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Home-made Tools and those you've adapted or modified. And also "tips and tricks".


Bfg
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Is that a 17mm?

I have  set of 8 and 10mm spanners like that, I cut off the heads and welded them back at an angle, that I use to adjust the length of the drop arms on my non-standard Pi throttle actuators. 

180276943_angledspanners001.jpg.021549b8ec66855da7e4ed794e0a749a.jpg

 So, I assume this is for some difficult-to-access nut, or plug. But much bigger.

I also have an altered spanner for the front nut that secures the exhaust manifold.    The standard is too long, but when cut down, it's had on the hands to get it tight, so I've wrapped it in a length of copper pipe.

750575085_Cutdownspanner.png.713df59317a833c13e12a90c93c49c87.png

That might suit a 17mm?  The tape covers where the pipe is secured to the spanner by wiring.

John

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2 minutes ago, JohnD said:

But not for the manifold?

It's for adjusting the mixture on the HS4s fitted to my Spitfire, it has to "dodge" the heatshield and the silly air filter things. It's oversized, which allows a bit of wiggle room around various obstructions, but is a tight enough fit to turn the adjuster without "skipping"

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My throttle adjusters weren't far wrong then!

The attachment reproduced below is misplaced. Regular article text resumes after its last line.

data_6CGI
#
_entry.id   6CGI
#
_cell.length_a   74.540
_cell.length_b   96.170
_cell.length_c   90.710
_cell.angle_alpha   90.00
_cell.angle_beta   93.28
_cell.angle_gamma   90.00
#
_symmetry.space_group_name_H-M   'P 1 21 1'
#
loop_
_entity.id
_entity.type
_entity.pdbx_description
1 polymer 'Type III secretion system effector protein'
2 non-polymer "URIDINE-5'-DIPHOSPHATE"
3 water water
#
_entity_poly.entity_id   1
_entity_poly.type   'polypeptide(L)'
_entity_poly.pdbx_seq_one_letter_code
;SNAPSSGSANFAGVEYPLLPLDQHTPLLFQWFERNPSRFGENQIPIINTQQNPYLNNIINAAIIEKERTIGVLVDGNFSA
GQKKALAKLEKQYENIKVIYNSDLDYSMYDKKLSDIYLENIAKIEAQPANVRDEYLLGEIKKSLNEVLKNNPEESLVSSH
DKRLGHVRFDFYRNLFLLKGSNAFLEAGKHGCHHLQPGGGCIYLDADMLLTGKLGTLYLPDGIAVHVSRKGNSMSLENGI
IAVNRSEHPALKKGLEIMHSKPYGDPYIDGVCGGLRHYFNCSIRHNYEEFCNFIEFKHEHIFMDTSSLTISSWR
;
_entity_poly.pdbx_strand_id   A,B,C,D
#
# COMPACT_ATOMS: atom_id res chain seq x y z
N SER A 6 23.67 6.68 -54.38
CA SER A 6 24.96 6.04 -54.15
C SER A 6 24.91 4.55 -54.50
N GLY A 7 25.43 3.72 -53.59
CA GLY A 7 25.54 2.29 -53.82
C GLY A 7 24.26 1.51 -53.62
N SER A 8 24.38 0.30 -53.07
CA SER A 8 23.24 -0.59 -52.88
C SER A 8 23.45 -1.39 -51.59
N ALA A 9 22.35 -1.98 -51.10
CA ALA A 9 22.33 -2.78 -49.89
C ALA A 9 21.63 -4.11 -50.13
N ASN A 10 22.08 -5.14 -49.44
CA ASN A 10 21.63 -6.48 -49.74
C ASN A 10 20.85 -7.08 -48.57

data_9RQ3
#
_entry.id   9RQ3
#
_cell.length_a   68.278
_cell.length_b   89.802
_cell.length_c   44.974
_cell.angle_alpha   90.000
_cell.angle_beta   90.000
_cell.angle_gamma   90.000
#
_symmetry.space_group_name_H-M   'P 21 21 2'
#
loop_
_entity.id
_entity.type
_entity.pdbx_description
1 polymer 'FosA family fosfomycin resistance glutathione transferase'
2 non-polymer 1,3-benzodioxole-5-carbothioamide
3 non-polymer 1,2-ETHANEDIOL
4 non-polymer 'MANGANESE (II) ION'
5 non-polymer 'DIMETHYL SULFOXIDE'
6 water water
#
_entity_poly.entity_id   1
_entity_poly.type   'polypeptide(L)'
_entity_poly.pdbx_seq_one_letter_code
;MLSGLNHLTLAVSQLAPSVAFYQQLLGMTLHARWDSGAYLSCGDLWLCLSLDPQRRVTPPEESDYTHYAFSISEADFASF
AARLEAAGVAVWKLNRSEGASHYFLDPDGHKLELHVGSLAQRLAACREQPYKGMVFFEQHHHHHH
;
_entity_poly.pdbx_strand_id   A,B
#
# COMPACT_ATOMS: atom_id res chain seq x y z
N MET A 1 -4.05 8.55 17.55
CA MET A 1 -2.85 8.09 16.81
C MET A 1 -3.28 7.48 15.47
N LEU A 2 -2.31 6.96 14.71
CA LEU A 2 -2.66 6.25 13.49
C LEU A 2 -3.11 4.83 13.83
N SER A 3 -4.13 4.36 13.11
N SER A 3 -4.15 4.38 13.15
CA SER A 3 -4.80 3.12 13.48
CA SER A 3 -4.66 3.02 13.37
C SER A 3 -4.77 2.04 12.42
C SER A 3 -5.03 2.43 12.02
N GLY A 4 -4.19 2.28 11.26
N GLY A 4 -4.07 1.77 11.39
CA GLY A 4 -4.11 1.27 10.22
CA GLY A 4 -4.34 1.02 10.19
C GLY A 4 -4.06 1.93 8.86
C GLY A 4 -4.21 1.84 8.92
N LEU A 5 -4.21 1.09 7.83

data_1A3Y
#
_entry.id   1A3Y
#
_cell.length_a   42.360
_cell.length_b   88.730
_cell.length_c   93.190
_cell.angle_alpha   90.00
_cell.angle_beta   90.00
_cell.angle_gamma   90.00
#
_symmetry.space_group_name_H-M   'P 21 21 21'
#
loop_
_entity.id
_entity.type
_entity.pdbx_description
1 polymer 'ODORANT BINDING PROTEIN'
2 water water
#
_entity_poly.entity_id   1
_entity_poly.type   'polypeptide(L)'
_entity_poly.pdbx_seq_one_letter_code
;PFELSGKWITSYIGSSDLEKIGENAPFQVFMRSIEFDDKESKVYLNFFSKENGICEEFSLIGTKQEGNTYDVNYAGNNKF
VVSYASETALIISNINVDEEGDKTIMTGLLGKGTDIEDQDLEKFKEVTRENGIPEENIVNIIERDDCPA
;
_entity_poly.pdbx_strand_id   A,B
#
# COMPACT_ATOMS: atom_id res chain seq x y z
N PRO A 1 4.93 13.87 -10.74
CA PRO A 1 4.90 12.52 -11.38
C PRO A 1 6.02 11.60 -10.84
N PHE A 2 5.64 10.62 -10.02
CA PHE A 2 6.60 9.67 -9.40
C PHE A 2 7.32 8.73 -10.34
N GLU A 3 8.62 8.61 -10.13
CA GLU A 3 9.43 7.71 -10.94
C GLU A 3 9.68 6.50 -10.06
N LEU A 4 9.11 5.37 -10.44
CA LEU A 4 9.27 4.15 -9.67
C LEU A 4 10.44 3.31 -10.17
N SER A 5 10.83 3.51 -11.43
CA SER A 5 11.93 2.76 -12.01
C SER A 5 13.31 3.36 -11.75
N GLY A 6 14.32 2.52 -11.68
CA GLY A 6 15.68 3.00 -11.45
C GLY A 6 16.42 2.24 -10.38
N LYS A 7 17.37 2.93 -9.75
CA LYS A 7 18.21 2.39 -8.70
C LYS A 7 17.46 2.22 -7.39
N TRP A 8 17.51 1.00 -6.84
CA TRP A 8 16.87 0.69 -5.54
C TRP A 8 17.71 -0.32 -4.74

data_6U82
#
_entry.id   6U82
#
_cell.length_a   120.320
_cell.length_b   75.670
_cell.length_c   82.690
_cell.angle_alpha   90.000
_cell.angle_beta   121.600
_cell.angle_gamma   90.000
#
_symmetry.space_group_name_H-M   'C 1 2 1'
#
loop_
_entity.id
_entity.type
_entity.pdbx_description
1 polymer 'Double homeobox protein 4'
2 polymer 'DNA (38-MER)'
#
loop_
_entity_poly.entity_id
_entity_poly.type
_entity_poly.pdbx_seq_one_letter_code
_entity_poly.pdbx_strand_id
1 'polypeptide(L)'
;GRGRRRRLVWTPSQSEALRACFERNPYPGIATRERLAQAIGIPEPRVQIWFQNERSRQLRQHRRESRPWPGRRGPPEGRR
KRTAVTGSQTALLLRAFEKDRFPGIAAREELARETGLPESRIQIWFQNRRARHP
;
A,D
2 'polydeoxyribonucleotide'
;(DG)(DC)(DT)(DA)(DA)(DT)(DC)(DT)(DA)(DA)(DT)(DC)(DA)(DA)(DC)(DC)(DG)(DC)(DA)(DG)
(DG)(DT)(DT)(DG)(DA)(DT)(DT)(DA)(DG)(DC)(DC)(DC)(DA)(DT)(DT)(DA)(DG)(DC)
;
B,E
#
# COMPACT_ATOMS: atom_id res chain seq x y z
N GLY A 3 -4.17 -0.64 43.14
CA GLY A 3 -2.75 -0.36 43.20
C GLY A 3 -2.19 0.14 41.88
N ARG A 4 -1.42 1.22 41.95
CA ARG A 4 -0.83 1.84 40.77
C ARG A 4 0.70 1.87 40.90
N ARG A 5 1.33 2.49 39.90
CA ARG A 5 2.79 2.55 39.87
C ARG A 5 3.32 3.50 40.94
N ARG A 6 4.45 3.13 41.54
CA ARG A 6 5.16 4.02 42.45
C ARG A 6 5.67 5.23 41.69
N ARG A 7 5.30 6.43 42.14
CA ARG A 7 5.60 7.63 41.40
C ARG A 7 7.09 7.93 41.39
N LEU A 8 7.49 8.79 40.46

I love to see 'altered' tools!   And specialised tools. 

My favourite examples are the mortice chisel, which has a square blade, so that it can be used as a lever to scrape out chips from the bottom of a mortice cavity,

Robert Sorby Limited Heavy Duty Sash Mortice Chisel - Framing ...

 

 

and the glaziers hacking knife, a heavy bladed instrumetn with a wide back.   It is designed to be used with a hammer, to remove old putty from a frame:Crown Tools 5" Chipping Knife / Hacking Knife – Hardwick & Sons

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^ Thanks John, I found something very similar to that glazier's knife in the bottom of an old tool box. Never could find a use for an extra thick bladed blunt knife with a taped up wooden handle. Now I know I never will 

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Not homemade,  but maybe of use to someone...... for years I have always struggled to get a good seal on my grease gun, despite my best endeavours and using cloth over the grease-nipple I always seemed to get only 10% where it was intended and mess elsewhere!

I spotted this on special offer a while ago on amazon, used it this afternoon and it was a revelation - all grease in the right place, job done in seconds.

https://www.amazon.co.uk/G-COUPLER-Coupler-Lock-Clip-off-machine/dp/B0133NDH6E

not cheap for what it is, but I suspect it will pay for itself in reduced grease consumption and fewer swear-box contributions!

....... Andy 

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"So, seeking for further amusement" I reviewed my files and found this:

DSCF0814.thumb.JPG.11a08481e72b91454b9d1e9bd0c4b7a1.JPG

 

P1000687.JPG.472d54d11816e57a36508ad7df9655ae.JPG

This piston stop is easily made from a piece of square/rectangular tube, or some angle iron.

It will allow you to find more accurately the TDC than is possible with a dial guage.

If you want to do the job without removing the head studs, then two lengths of tube with washers on top, will secure the stop in place over the studs.

Jphn